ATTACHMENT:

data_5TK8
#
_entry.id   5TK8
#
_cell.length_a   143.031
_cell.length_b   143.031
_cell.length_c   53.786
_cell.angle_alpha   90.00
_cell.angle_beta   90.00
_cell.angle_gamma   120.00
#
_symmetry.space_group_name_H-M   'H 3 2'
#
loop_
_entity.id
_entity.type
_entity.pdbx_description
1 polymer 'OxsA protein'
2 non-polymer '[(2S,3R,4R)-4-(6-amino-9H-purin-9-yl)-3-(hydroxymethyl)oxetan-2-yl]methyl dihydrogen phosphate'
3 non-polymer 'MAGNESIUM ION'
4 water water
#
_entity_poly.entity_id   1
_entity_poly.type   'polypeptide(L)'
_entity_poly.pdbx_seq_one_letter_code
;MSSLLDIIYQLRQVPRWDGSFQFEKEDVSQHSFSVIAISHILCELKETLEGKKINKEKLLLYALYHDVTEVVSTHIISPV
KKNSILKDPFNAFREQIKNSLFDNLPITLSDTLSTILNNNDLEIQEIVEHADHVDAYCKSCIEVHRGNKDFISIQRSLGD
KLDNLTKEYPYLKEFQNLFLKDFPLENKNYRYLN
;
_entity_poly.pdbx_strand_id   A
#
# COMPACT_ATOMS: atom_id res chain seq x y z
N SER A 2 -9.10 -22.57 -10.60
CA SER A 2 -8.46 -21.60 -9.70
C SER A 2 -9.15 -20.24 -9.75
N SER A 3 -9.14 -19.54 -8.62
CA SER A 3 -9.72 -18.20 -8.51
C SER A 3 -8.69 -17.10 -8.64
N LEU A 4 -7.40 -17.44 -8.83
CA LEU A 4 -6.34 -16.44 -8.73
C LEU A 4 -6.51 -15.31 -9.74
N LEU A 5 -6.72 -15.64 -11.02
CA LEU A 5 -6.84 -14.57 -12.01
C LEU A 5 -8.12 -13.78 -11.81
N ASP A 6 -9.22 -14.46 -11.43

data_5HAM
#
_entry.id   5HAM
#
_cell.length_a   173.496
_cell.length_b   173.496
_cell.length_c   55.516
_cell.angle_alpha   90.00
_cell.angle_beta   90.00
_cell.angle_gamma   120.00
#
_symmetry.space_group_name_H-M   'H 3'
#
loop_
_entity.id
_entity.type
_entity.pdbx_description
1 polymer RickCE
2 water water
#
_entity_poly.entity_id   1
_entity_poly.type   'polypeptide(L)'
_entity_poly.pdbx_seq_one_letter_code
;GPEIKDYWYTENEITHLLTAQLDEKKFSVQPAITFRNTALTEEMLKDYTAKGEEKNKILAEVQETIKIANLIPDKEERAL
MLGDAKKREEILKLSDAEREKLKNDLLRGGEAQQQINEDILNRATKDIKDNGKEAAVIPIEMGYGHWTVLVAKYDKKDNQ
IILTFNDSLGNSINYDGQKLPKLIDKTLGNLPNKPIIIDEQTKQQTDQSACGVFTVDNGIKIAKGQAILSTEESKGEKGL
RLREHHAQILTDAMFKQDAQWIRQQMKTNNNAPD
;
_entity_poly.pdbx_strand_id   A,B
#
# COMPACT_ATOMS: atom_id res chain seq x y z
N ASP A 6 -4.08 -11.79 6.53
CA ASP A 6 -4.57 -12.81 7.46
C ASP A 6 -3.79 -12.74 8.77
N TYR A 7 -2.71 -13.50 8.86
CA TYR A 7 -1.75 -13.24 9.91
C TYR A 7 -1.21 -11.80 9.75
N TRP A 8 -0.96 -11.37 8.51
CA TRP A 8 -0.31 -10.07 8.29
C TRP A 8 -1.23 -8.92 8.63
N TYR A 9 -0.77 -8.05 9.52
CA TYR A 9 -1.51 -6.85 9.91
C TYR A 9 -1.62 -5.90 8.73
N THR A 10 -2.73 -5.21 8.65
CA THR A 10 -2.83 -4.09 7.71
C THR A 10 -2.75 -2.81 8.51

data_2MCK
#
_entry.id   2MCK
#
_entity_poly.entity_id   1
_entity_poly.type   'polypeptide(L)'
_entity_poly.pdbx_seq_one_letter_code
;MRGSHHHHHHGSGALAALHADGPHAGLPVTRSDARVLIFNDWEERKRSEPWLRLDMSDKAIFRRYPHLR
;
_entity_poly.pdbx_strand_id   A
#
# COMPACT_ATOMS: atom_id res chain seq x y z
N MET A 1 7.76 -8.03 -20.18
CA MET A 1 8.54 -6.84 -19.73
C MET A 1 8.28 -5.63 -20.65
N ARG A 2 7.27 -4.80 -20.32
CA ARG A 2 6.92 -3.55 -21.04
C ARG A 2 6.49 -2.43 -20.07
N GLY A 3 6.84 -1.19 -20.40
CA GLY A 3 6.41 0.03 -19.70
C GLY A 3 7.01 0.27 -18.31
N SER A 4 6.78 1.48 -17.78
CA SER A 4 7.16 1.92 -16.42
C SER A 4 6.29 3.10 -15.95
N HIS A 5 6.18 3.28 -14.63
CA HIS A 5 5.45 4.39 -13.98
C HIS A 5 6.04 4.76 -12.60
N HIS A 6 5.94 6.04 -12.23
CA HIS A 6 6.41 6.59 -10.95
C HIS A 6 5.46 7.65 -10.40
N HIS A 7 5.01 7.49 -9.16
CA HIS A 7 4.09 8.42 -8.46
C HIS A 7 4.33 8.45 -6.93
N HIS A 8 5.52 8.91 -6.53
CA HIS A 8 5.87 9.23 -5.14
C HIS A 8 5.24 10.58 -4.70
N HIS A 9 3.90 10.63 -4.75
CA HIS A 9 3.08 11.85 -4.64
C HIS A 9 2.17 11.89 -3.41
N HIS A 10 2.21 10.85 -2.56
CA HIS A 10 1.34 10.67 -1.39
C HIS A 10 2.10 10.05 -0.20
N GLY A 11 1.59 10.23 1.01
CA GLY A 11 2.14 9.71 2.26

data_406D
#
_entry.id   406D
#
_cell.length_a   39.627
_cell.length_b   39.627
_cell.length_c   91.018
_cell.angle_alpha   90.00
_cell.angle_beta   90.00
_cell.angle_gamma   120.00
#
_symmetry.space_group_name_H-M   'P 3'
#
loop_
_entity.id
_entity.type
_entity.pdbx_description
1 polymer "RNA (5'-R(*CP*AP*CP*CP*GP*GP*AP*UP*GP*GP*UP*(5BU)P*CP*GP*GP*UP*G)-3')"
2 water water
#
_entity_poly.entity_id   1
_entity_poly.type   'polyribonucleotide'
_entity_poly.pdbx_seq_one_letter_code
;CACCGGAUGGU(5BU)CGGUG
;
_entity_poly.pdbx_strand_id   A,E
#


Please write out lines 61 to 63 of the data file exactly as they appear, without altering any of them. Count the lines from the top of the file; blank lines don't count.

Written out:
_entity.type
_entity.pdbx_description
1 polymer RickCE